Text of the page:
Mum-of-six struck dumb by AstraZeneca vaccine at King's Lynn's Queen Elizabeth Hospital
A mum-of-six was struck dumb just hours after receiving her second dose of the AstraZeneca vaccine.
Sofia Gomes, 43, has been left unable to communicate with her fiancée or her six children - aged between one and 19 years old - for the last three weeks, since having her second vaccine at the QEH in Lynn on May 19.
The artist, from Wisbech, "baffled" doctors with her extreme reaction to the vaccine.
And she has been told that her voice will return eventually - but says it is "just a waiting game" as to when that may be.
In an email sent last week, Miss Gomes, who is originally from Portugal, wrote: "This has left me feeling really frustrated, upset, and frightened for the future.
"I am trying to stay positive for my family, but I am really worried, and this has affected me a huge amount.I feel bad that I can't help my baby develop her speech, and one of my sons is autistic so it has been difficult not being able to communicate with him properly, too.
"I miss reading stories to my children and singing to them at night, and I miss being able to speak to my family in Portugal over the phone.I find it really hard to express my feelings when all I can do is just write things down in a notepad."
And her fiancée Victor Plowman, 47, added: "It's been really frustrating for Sofia - she's been in tears about it at some points.
"She's been writing stuff down on a piece of paper, and sometimes she'll point or gesture at something to indicate what she wants.But it's been really hard for her, as she can't properly communicate with the kids."
She is now waiting for speech therapy on the NHS - but has not yet been given any indication as to how soon she might be able to begin.
Sofia, who had no underlying health issues prior to the vaccines, also suffered bad side effects for about two weeks after her first Covid jab on March 1, according to Mr Plowman.
He said: "She had it pretty bad for about two weeks. She had a high fever, and had aches and pains in her legs, too.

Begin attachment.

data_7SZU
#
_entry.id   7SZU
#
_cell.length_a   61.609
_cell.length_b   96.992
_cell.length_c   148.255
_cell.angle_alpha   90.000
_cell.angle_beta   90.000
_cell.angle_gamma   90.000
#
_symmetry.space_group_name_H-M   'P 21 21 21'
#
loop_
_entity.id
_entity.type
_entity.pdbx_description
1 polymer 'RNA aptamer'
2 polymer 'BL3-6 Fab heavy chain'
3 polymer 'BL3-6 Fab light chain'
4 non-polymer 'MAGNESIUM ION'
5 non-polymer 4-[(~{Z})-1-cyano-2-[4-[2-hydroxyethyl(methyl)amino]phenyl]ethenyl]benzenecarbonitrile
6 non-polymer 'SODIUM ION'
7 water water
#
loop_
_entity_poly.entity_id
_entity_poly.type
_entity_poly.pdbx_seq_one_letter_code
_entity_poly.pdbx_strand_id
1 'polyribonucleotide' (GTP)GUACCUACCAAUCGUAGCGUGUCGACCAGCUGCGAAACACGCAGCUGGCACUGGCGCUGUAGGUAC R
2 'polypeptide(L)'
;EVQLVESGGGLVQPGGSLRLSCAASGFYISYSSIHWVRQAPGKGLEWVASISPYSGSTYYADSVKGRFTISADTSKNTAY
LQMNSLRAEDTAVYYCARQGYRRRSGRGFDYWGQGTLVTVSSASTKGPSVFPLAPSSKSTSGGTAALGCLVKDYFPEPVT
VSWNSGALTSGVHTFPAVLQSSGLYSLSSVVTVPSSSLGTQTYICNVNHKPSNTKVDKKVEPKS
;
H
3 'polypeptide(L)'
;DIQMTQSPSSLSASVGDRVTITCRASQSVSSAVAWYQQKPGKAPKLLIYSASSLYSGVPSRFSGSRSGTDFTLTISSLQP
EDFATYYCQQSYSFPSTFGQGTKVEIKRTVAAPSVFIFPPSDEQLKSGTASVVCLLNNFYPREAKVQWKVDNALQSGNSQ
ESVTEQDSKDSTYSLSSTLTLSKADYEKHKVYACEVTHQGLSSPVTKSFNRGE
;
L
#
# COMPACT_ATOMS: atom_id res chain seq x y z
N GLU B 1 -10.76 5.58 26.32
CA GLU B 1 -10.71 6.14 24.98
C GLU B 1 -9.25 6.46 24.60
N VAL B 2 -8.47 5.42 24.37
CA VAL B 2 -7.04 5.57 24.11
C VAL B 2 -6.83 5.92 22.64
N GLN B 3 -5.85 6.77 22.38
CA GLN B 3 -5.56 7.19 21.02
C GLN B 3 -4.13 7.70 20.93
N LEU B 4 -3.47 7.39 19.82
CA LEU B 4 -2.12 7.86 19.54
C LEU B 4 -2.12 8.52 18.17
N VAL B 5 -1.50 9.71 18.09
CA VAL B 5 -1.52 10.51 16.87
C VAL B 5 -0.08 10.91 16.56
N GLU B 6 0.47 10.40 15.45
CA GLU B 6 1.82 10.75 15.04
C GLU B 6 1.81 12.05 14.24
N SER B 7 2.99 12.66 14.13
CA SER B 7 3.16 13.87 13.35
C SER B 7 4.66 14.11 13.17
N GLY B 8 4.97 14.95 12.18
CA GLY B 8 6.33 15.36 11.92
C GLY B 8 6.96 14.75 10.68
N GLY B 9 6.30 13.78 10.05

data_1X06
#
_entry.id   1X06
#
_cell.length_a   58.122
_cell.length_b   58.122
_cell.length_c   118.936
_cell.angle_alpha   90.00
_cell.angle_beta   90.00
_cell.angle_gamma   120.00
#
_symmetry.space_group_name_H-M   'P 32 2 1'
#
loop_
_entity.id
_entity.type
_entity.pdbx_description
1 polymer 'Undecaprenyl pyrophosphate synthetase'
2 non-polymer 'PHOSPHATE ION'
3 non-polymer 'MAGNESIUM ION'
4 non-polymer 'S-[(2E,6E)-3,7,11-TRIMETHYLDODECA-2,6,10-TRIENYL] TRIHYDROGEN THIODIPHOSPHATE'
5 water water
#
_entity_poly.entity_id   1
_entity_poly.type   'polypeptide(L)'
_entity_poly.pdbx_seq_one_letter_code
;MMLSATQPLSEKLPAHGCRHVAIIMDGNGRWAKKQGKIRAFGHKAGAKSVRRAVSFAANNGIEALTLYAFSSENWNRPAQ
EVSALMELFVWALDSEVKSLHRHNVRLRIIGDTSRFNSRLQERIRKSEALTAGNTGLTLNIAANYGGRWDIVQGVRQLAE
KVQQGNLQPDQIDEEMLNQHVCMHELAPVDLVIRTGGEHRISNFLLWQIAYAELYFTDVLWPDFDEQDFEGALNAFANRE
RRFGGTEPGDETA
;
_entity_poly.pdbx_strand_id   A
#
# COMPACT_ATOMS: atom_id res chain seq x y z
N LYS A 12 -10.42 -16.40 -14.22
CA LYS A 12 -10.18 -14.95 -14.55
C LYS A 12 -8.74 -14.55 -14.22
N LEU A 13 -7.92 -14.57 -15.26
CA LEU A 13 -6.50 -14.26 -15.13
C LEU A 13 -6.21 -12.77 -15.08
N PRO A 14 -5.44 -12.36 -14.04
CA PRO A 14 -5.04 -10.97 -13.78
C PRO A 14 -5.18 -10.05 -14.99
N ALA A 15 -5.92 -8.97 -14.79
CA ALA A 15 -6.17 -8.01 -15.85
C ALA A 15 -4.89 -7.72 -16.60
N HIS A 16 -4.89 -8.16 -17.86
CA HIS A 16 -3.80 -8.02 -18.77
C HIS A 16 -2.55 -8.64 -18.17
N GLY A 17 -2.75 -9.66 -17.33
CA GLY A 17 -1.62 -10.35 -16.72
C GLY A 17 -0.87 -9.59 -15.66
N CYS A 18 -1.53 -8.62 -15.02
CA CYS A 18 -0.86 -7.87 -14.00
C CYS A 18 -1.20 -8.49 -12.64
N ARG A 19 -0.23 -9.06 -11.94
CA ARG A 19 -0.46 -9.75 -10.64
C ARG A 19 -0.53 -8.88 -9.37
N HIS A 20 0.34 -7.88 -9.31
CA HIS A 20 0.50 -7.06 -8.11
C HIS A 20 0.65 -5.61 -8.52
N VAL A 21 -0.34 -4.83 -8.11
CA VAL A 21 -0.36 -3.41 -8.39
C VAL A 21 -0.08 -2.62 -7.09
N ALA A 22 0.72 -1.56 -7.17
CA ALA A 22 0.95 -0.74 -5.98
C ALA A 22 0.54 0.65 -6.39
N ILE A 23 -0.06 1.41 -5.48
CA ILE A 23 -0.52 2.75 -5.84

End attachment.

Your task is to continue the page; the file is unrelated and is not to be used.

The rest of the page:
"Then, on the evening that she got her second jab, she started getting shakes and chills, so she asked me to get her a couple of paracetamol.
"Fifteen minutes later, she was whispering to me. I asked her why she was whispering, and she started clutching at her tonsils and her throat.
"We thought she was having an allergic reaction - so I called her an ambulance and she went up to hospital."
Miss Gomes went into the QEH in Lynn, just hours after her second Covid vaccine - where "baffled" doctors performed various scans on her throat, but found nothing obviously wrong.
Miss Gomes wrote: "I seem to have had a severe allergic reaction to the second jab.The good news is that nothing showed up on the scans. But this is all new, and now I am wondering why I have lost the ability to speak.
"Several specialists came to examine me but, in the end, there was no explanation. All they said was the jab may have caused it."
The artist was kept in King's Lynn Hospital for a week before she was allowed to return home on May 26 - but unfortunately, still with no voice.
And now, she is advising others to be wary of having the AstraZeneca vaccine.
She wrote: "People should still go ahead and have a vaccine, but I don't believe it should be the AstraZeneca.I just hope the younger generation in particular will seek some advice and information about the jabs before having them."
The AstraZeneca vaccine was hit by controversy earlier this year when it was linked to rare blood clots - with the use of the Oxford-based vaccine suspended for under-30s in the UK on April 7.
The rare blood clots affected 209 cases, causing 41 fatalities - giving an incidence rate of nine people per million doses.